A lead valley is a traditional lead flashing that is used when two roofs come together to make an internal corner on a roof. A sheet of lead is prefabricated to size and fixed onto the lay boards of the valley and then the roofing tiles overlaps the lead to make it watertight. Lead valleys can used with the majority of roofing materials and are the preferred choice of many roofers due to the longevity and reliability that lead offers.
Lead valleys can easily be either dressed or welded to overcome any situation. If a valley is required to return and turn around a corner, lead can easily be dressed around the corner leaving it tight to the roof and completely waterproof. When using hard metals, the metal valleys are left long leaving a gap underneath the valley on the corner. This is not aesthetically pleasing and can cause future issues down the line with driving rain.
Due to the lead valleys malleability, they can be fitted to curved roofs without any special machinery. The lead can be bossed to suit any curve whether a small or large radius using traditional lead worker hand tools.
When replacing an old roof, experience shows that they are rarely straight. Another benefit of a lead valleys malleability is the ability to overcome slight movements in what would have normally been a straight valley.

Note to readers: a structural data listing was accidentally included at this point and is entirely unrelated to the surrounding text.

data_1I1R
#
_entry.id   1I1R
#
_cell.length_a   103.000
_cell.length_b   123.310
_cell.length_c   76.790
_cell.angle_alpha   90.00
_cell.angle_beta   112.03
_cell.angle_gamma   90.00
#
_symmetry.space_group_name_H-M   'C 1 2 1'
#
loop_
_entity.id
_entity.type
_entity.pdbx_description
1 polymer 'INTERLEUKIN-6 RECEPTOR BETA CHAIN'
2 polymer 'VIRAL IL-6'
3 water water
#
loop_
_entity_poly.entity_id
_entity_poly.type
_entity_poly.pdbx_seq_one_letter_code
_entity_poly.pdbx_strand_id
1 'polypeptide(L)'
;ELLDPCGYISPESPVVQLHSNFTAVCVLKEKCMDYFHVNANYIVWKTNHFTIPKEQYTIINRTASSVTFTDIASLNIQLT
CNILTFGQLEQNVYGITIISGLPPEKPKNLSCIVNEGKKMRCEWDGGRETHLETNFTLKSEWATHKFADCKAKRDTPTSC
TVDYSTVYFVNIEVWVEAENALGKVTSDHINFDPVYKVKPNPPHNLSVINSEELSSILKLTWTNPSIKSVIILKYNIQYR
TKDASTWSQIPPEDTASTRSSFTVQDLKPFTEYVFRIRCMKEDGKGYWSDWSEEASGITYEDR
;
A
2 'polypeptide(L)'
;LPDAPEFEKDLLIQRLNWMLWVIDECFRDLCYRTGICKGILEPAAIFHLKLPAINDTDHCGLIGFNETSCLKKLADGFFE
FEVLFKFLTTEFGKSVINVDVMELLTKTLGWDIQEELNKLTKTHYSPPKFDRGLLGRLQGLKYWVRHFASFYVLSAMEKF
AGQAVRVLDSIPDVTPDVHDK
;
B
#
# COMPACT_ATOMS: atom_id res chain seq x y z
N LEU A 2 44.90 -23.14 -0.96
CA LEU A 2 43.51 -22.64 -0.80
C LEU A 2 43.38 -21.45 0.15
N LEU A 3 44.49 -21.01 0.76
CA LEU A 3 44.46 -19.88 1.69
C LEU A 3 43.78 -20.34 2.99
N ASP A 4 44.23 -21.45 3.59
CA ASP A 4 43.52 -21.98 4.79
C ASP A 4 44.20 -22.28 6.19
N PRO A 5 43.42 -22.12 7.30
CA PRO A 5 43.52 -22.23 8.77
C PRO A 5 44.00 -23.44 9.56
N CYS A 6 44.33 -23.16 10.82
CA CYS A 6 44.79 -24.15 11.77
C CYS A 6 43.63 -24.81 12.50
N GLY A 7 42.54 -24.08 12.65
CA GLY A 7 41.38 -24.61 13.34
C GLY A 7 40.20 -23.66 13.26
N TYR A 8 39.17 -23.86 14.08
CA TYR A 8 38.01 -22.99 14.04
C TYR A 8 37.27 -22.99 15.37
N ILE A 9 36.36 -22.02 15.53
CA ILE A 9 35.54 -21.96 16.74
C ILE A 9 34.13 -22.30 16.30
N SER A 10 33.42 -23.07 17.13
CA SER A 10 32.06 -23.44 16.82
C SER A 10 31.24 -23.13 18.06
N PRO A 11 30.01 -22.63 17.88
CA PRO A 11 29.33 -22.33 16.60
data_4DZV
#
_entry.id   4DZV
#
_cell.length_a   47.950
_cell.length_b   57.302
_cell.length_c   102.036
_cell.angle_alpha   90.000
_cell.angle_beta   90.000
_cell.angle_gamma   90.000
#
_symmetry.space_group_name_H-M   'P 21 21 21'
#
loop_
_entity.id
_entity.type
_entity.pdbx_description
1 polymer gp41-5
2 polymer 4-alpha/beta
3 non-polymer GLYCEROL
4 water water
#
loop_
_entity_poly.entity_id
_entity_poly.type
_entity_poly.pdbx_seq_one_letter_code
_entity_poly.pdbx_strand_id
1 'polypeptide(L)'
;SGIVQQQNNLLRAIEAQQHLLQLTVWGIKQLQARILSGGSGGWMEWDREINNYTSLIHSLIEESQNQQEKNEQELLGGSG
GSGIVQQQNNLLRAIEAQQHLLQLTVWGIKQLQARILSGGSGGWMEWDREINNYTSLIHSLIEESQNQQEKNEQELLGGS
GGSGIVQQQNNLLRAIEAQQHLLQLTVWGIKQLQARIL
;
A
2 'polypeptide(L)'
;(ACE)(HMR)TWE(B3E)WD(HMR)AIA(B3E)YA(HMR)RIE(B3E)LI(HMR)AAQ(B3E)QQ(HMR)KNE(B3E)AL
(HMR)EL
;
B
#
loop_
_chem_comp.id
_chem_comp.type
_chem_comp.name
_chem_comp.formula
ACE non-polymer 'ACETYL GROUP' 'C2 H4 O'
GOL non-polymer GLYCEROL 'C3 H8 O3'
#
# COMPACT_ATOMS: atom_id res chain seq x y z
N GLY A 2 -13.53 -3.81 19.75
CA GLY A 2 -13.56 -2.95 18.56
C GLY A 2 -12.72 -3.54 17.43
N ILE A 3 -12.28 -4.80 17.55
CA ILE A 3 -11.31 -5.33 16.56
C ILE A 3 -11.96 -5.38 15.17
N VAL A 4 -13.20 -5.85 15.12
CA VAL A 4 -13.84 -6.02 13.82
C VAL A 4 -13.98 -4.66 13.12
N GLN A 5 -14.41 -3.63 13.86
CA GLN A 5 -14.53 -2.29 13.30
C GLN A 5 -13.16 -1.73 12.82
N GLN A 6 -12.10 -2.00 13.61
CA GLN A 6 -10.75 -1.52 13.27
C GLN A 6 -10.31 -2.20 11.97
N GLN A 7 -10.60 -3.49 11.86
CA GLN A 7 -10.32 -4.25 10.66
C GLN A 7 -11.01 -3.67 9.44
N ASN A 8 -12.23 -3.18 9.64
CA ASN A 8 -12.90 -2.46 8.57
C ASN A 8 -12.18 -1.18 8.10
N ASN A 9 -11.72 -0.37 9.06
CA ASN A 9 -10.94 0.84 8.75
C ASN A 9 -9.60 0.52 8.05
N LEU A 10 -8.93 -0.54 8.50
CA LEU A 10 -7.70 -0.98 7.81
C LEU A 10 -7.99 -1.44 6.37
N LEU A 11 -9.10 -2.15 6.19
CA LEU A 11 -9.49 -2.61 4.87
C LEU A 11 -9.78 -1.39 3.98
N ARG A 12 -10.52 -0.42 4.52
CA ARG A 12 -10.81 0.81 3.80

Lead valleys and flashings are known to last well over 50 years therefore, once installed you have piece of mind knowing you will never have to replace them again.
Lead is resistant to atmospheric corrosion and have been proven to withstand extreme weather conditions.
Whilst the initial outlay of lead valleys is slightly higher compared to other products, the life span of lead compared to other products is far superior therefore, lead valleys are more cost effective in the long run.
Lead valleys should only have 2 rows of copper fixings and the top of the sheet of lead. A common mistake made by unexperienced installers is to put copper fixings down bothedges of the valley. By doing this the lead is unable to expand and contract freely therefore, over time the lead will split causing the roof to leak. Only on extreme roof pitches such as 60deg + should copper fixings be used down the sides of the valley, and they should be limited to the top third of the valley so movement can still occur.
Another common mistake is to install the lead in too long of lengths, this will also cause the lead to split due to the inability to move freely. Lead valleys should not be installed in longer lengths than 1.5m, the only exception would be if thicker (30kg or above) lead was specified in which lengths could be increased to 2m. In reality, it is more economical to use 1.5m lengths as the lead rolls come in lengths of 3m.
When inexperienced installers fit lead valleys especially when trying to manipulate the lead around corners, they excessively hit the lead in the same spot causing the lead to thin out. By thinning the lead, they not only are more likely to split the lead themselves but they also reduce the lifespan of the lead. Lead should be dressed and bossed by skilled lead workers who understand how to move the lead without causing excessive thinning of the lead.